Last week, in my valedictory for “Mad Men,” I wrote that the show was at its best when concerning itself with the nuts and bolts of advertising, and at its weakest when it did soap opera.
For those of you who advised me politely to, ahem, rethink my position, I will confess that creator Matthew Weiner has forced me to do exactly that. Because the biggest lesson of Sunday night’s slow but satisfying final episode is that the show was always about the nuts and bolts of advertising.
The Twitterverse and the commentariat can’t seem to decide whether Don Draper indeed turned out to be the inventor of the iconic “I’d Like to Buy the World a Coke” ad. Weiner chose the famous commercial to close the episode, right after giving us a close-up of Don’s peaceful face as he meditated at a commune in California. Did Don go back to McCann-Erickson and come up with the ad campaign? Or did he bum around California, in which case we’re presumably to see the idea as a larger comment on the end of the era? By not telling us — by letting us guess and argue - - Weiner is showing what he learned from his years writing for “The Sopranos,” whose creator, David Chase, crafted an ending of similar ambiguity.
Weiner’s ending echoed the conclusions of other iconic shows, too. Betty’s decision to let the cancer take her rather than spend years or months in a battle she was likely to lose was prefigured by Dr. Wilson’s identical decision as “House” ended its run a few years ago. The handing off of the reins to the next generation — Don to Peggy, if one reads that last agonized phone call right — conjured memories of the final episode of “The West Wing.” On Twitter, fans drew other comparisons: “I can’t believe everyone on #MadMen was dead the whole time and waiting for Don to show up in Purgatory.” (If you don’t get the joke, I won’t spoil the ending of another show.)
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Yet if their tweets are any guide, viewers were frustrated as so much of the final episode was spent following Don around the commune. Viewers wanted more detail on Peggy and Stan (whew, happy ending, squeezed into mere minutes of screen time) and how Betty’s family would cope with her coming death (no Henry sighting, but one had to love the heart-stopping line from a wide-eyed Bobby Draper when his big sister returned early from Miss Porter’s: “Is it going to happen now?”). For that matter, again to judge from Twitter, lots of fans waited excitedly for the rug to be pulled out from beneath slimy Pete Campbell’s ambitious feet — but no, Weiner offers us a last glimpse of Peter and his wife and daughter racing from limousine to Learjet and their stock-option-lined future.
All the glimpses were quick. The show mainly stuck with Don. Once he learned that his ex-wife was dying, he shared a tearful conversation with her — the Twitterverse seemed to consider it the best one they had during the show’s run — but then, rather than racing to her bedside, Don continued on to California. There his niece-non-niece Stephanie dragged him to what she called a retreat. Participants practiced tai chi in between seminars where moderators kept asking how they felt. The encounter groups dragged on and on. We kept wondering when we’d see more of the other characters. Weiner kept giving us more of the commune. What was up?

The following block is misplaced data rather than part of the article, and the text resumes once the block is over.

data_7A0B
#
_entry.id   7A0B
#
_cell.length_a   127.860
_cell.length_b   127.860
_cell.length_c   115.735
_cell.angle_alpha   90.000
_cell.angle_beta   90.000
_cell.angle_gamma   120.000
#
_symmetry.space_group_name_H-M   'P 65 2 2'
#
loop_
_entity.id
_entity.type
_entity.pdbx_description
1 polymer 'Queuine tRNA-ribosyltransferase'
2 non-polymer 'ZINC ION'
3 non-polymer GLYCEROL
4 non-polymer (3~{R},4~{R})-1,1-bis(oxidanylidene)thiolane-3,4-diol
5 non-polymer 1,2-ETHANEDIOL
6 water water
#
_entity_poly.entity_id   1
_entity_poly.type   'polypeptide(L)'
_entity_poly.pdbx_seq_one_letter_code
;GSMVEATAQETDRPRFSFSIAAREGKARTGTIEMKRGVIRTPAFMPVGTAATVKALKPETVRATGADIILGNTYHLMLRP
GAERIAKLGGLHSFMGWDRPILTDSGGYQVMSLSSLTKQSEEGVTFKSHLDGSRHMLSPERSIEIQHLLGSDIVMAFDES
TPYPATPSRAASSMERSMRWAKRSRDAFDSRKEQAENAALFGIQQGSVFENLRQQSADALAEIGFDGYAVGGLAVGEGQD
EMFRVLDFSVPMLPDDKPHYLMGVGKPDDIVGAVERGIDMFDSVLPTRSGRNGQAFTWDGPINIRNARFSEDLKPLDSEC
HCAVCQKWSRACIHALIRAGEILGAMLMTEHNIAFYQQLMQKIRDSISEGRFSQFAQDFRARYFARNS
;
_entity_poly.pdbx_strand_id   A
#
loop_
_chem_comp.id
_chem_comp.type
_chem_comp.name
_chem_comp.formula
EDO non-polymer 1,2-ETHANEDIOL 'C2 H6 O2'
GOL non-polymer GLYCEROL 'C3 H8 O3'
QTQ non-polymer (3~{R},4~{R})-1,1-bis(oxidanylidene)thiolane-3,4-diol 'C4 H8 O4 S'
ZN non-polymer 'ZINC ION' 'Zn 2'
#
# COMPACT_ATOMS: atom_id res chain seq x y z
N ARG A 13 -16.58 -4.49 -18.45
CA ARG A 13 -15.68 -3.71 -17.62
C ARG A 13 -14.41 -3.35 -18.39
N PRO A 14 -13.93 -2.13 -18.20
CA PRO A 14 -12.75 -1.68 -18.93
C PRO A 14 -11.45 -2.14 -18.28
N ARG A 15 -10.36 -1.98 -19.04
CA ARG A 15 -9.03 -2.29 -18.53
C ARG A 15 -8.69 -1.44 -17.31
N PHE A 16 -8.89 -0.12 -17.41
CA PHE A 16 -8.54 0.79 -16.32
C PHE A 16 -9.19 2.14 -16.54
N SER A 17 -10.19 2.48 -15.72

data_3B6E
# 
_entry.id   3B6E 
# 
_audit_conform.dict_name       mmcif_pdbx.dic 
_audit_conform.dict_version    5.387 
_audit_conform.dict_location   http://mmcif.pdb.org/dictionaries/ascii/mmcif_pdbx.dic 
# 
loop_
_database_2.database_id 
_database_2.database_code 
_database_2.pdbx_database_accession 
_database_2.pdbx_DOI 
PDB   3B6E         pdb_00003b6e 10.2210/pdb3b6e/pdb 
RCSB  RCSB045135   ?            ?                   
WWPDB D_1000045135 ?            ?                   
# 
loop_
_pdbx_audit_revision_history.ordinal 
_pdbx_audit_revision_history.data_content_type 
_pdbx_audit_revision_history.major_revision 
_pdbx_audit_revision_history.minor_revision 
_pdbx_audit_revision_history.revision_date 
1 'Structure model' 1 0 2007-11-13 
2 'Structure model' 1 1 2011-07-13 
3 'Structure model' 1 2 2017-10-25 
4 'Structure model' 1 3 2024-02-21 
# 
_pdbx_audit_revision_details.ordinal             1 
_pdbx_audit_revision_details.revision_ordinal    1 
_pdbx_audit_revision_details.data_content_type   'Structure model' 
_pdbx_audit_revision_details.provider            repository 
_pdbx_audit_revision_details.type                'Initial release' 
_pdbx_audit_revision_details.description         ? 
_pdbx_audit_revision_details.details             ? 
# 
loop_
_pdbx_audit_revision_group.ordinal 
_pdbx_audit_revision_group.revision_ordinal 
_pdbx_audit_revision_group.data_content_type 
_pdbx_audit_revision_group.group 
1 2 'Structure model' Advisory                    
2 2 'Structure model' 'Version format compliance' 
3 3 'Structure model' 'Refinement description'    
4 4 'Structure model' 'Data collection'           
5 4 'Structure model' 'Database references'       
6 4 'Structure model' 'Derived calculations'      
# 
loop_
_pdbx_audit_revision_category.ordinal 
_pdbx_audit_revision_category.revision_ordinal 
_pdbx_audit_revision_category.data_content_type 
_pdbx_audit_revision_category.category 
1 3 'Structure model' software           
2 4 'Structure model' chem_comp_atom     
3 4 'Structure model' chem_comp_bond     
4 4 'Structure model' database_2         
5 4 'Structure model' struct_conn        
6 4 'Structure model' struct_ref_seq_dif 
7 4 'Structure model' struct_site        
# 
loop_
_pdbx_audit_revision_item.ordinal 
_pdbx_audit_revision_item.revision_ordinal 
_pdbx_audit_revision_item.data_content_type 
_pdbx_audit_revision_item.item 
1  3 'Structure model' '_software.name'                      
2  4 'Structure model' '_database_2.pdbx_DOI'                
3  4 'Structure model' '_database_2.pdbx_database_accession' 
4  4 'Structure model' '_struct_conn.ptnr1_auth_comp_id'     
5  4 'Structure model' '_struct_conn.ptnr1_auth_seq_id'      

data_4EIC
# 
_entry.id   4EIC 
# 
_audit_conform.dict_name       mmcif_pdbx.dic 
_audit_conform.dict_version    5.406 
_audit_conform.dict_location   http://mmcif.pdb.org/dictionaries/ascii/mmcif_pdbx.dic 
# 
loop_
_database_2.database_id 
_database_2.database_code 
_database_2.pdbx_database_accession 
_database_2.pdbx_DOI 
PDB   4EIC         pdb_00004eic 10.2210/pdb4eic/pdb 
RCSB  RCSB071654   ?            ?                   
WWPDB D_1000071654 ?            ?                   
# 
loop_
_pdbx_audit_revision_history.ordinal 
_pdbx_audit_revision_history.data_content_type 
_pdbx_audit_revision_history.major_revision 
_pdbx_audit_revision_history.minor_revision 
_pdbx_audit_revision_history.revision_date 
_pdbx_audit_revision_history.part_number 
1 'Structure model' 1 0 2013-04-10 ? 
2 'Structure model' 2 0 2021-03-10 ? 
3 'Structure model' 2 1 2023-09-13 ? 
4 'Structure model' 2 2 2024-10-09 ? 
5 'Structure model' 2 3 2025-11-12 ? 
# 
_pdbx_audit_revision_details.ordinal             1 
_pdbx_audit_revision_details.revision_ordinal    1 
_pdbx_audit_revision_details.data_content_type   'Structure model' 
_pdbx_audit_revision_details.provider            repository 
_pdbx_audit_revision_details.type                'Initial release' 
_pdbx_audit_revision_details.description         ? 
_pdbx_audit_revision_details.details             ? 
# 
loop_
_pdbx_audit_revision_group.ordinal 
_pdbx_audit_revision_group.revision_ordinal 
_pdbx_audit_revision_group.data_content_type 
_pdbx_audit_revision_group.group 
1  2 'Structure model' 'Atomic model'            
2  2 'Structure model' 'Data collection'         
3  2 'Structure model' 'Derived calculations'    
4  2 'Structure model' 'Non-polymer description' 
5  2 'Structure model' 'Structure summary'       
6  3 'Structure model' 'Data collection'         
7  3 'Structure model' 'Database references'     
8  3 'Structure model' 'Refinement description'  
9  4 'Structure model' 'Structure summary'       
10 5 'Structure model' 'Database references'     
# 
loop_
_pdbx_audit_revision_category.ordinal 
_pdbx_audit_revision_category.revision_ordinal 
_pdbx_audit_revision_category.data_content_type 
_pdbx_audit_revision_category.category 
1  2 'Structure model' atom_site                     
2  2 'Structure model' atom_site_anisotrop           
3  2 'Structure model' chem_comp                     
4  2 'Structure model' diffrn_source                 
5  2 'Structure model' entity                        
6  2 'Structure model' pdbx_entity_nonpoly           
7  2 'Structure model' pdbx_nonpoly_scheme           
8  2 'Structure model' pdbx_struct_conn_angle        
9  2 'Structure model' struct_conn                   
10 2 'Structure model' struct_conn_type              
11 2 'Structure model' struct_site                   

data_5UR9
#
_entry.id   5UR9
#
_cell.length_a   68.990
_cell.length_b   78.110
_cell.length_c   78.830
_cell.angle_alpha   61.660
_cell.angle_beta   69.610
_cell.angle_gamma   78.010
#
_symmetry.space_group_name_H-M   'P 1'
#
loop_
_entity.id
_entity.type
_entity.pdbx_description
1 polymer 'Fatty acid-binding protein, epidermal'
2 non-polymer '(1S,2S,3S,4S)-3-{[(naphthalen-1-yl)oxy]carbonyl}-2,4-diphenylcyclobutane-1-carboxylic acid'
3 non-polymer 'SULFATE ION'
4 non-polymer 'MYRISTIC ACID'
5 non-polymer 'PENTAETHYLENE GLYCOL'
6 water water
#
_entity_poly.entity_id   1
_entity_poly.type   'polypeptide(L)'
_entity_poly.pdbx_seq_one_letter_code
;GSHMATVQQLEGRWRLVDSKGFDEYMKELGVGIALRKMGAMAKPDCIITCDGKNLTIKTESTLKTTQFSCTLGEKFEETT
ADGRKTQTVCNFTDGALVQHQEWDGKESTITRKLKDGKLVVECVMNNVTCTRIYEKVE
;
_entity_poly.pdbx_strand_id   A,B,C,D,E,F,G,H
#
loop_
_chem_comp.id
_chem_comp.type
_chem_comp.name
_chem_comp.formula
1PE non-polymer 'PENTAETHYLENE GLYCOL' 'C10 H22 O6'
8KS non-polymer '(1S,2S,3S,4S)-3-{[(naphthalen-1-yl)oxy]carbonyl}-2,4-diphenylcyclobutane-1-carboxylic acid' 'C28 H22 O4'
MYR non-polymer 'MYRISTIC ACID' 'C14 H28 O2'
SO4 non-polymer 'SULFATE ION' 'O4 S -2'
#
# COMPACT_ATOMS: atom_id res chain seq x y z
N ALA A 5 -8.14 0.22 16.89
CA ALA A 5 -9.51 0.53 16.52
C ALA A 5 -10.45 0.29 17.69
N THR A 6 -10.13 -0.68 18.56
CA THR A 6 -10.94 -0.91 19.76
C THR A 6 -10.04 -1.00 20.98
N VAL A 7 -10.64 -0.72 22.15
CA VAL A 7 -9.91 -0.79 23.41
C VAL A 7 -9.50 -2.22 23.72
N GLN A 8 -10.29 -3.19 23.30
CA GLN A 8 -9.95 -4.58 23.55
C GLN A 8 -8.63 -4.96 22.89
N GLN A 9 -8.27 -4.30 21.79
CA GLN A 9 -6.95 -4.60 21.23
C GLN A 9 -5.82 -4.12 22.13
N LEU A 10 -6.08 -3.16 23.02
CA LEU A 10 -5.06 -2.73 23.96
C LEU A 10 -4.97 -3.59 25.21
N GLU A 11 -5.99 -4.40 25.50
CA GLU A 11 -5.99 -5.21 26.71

If the yes-Don-invented-it faction has it right — and I admit I’m with them — what was up was the inspiration for the “I’d Like to Buy the World a Coke” campaign. If you were so minded, you could even study the commercial and pick out faces not unlike the faces of some of the commune’s berobed instructors. Or so you could tell yourself.
If the no-Don-didn’t folks are correct, then the Coke commercial is coda, summarizing the final episode’s larger theme. Pete had a happy ending because he decides he loves his wife after all. Peggy and Stan are in love. Roger might or might not be in love — and so we know his ending might or might not be happy. We have no idea whether Betty is in love, but her love will help her children bear her death. In this case, Don won’t be happy unless he winds up in love.
But the fact that there’s an argument at all proves what we all should have known since Don’s disastrously honest pitch to Hershey’s: His ideas, in the end, come from life. We can’t understand the working of his creative talent unless we see big swaths of his daily existence. I suspect the show’s boomer-heavy audience came for just the reason so many have cited over the years: We wanted to understand what made our parents tick. We may not have learned that. But, watching year to year, we probably discovered a lot about ourselves.
Truly great literature works that way. Instead of minute- to-minute action, it offers deep understandings of the human spirit, by helping us understand the inner lives even of characters whose outer selves we come to despise. They force us to think. “Mad Men’s” 93 episodes linked together work like a fine novel, provoking serious thought and reflection. We see that in television rarely, and may not see it again for some while. That, too, is a reason to celebrate the show’s genius.
By the way, about the ending that was surely “Mad Men’s” final and most spectacular product placement. A couple of hours after the closing credits, Coca-Cola tweeted: “A bright idea indeed, Don. Thanks for thinking of us.”
So it’s official. The campaign was Don’s. The client said so.
Stephen L. Carter is a Bloomberg View columnist and a law professor at Yale.
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